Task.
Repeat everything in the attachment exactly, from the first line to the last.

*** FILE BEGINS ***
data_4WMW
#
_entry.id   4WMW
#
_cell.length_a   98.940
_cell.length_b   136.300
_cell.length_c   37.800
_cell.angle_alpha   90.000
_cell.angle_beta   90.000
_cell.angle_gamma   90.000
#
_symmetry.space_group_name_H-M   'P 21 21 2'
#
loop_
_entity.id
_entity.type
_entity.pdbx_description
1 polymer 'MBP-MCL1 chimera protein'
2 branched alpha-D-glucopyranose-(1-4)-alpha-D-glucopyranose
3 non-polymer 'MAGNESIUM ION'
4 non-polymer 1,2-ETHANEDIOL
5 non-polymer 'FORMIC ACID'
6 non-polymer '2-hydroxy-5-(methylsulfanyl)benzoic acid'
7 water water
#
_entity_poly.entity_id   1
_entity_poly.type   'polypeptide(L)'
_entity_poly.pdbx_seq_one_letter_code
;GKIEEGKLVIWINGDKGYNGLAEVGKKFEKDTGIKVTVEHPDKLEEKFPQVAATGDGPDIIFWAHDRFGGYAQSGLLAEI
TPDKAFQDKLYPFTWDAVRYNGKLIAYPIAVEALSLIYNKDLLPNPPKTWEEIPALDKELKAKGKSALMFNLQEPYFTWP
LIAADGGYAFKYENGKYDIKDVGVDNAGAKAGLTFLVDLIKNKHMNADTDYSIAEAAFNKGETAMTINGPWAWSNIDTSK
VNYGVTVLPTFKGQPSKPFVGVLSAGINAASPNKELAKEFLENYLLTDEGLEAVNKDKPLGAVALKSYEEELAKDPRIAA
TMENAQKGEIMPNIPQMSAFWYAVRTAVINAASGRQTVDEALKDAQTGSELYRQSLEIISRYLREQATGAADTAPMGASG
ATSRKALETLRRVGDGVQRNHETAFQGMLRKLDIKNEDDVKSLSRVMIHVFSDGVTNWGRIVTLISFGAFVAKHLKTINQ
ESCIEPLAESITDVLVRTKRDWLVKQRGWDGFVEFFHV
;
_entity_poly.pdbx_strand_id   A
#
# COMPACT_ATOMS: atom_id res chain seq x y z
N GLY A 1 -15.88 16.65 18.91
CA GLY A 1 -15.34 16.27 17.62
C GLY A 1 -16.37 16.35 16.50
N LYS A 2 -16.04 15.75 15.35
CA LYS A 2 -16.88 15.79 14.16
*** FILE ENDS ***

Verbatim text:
data_4WMW
#
_entry.id   4WMW
#
_cell.length_a   98.940
_cell.length_b   136.300
_cell.length_c   37.800
_cell.angle_alpha   90.000
_cell.angle_beta   90.000
_cell.angle_gamma   90.000
#
_symmetry.space_group_name_H-M   'P 21 21 2'
#
loop_
_entity.id
_entity.type
_entity.pdbx_description
1 polymer 'MBP-MCL1 chimera protein'
2 branched alpha-D-glucopyranose-(1-4)-alpha-D-glucopyranose
3 non-polymer 'MAGNESIUM ION'
4 non-polymer 1,2-ETHANEDIOL
5 non-polymer 'FORMIC ACID'
6 non-polymer '2-hydroxy-5-(methylsulfanyl)benzoic acid'
7 water water
#
_entity_poly.entity_id   1
_entity_poly.type   'polypeptide(L)'
_entity_poly.pdbx_seq_one_letter_code
;GKIEEGKLVIWINGDKGYNGLAEVGKKFEKDTGIKVTVEHPDKLEEKFPQVAATGDGPDIIFWAHDRFGGYAQSGLLAEI
TPDKAFQDKLYPFTWDAVRYNGKLIAYPIAVEALSLIYNKDLLPNPPKTWEEIPALDKELKAKGKSALMFNLQEPYFTWP
LIAADGGYAFKYENGKYDIKDVGVDNAGAKAGLTFLVDLIKNKHMNADTDYSIAEAAFNKGETAMTINGPWAWSNIDTSK
VNYGVTVLPTFKGQPSKPFVGVLSAGINAASPNKELAKEFLENYLLTDEGLEAVNKDKPLGAVALKSYEEELAKDPRIAA
TMENAQKGEIMPNIPQMSAFWYAVRTAVINAASGRQTVDEALKDAQTGSELYRQSLEIISRYLREQATGAADTAPMGASG
ATSRKALETLRRVGDGVQRNHETAFQGMLRKLDIKNEDDVKSLSRVMIHVFSDGVTNWGRIVTLISFGAFVAKHLKTINQ
ESCIEPLAESITDVLVRTKRDWLVKQRGWDGFVEFFHV
;
_entity_poly.pdbx_strand_id   A
#
# COMPACT_ATOMS: atom_id res chain seq x y z
N GLY A 1 -15.88 16.65 18.91
CA GLY A 1 -15.34 16.27 17.62
C GLY A 1 -16.37 16.35 16.50
N LYS A 2 -16.04 15.75 15.35
CA LYS A 2 -16.88 15.79 14.16